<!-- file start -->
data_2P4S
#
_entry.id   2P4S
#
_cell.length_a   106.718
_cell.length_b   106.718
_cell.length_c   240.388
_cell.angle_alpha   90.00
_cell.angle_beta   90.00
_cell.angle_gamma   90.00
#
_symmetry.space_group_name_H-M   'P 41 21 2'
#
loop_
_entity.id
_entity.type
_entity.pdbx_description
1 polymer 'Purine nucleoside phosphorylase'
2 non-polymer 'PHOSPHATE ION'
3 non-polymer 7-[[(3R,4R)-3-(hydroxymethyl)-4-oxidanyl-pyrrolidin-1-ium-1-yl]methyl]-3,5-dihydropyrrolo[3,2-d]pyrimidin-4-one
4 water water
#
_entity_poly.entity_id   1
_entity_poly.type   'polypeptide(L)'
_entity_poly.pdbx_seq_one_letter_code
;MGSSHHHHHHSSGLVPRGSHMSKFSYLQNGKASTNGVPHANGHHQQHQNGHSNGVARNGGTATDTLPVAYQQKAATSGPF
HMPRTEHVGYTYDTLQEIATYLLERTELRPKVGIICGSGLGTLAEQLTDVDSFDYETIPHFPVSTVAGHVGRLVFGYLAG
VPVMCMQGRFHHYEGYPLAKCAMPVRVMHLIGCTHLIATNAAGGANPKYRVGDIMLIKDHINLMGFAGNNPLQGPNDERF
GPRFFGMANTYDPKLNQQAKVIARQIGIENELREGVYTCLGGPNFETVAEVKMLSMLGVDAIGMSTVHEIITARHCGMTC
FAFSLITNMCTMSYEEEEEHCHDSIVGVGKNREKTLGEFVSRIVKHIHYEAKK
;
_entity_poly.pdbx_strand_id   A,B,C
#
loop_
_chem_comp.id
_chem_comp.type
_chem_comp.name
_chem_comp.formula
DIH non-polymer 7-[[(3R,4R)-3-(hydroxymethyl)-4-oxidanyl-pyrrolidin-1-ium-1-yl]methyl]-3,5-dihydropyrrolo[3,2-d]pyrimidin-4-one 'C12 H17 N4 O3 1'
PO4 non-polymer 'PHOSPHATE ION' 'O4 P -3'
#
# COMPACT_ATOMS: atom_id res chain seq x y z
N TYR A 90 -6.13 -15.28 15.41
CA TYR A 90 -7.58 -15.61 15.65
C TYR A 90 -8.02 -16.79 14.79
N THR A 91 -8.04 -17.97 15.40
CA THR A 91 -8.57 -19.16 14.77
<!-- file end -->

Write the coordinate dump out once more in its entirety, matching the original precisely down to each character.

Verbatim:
data_2P4S
#
_entry.id   2P4S
#
_cell.length_a   106.718
_cell.length_b   106.718
_cell.length_c   240.388
_cell.angle_alpha   90.00
_cell.angle_beta   90.00
_cell.angle_gamma   90.00
#
_symmetry.space_group_name_H-M   'P 41 21 2'
#
loop_
_entity.id
_entity.type
_entity.pdbx_description
1 polymer 'Purine nucleoside phosphorylase'
2 non-polymer 'PHOSPHATE ION'
3 non-polymer 7-[[(3R,4R)-3-(hydroxymethyl)-4-oxidanyl-pyrrolidin-1-ium-1-yl]methyl]-3,5-dihydropyrrolo[3,2-d]pyrimidin-4-one
4 water water
#
_entity_poly.entity_id   1
_entity_poly.type   'polypeptide(L)'
_entity_poly.pdbx_seq_one_letter_code
;MGSSHHHHHHSSGLVPRGSHMSKFSYLQNGKASTNGVPHANGHHQQHQNGHSNGVARNGGTATDTLPVAYQQKAATSGPF
HMPRTEHVGYTYDTLQEIATYLLERTELRPKVGIICGSGLGTLAEQLTDVDSFDYETIPHFPVSTVAGHVGRLVFGYLAG
VPVMCMQGRFHHYEGYPLAKCAMPVRVMHLIGCTHLIATNAAGGANPKYRVGDIMLIKDHINLMGFAGNNPLQGPNDERF
GPRFFGMANTYDPKLNQQAKVIARQIGIENELREGVYTCLGGPNFETVAEVKMLSMLGVDAIGMSTVHEIITARHCGMTC
FAFSLITNMCTMSYEEEEEHCHDSIVGVGKNREKTLGEFVSRIVKHIHYEAKK
;
_entity_poly.pdbx_strand_id   A,B,C
#
loop_
_chem_comp.id
_chem_comp.type
_chem_comp.name
_chem_comp.formula
DIH non-polymer 7-[[(3R,4R)-3-(hydroxymethyl)-4-oxidanyl-pyrrolidin-1-ium-1-yl]methyl]-3,5-dihydropyrrolo[3,2-d]pyrimidin-4-one 'C12 H17 N4 O3 1'
PO4 non-polymer 'PHOSPHATE ION' 'O4 P -3'
#
# COMPACT_ATOMS: atom_id res chain seq x y z
N TYR A 90 -6.13 -15.28 15.41
CA TYR A 90 -7.58 -15.61 15.65
C TYR A 90 -8.02 -16.79 14.79
N THR A 91 -8.04 -17.97 15.40
CA THR A 91 -8.57 -19.16 14.77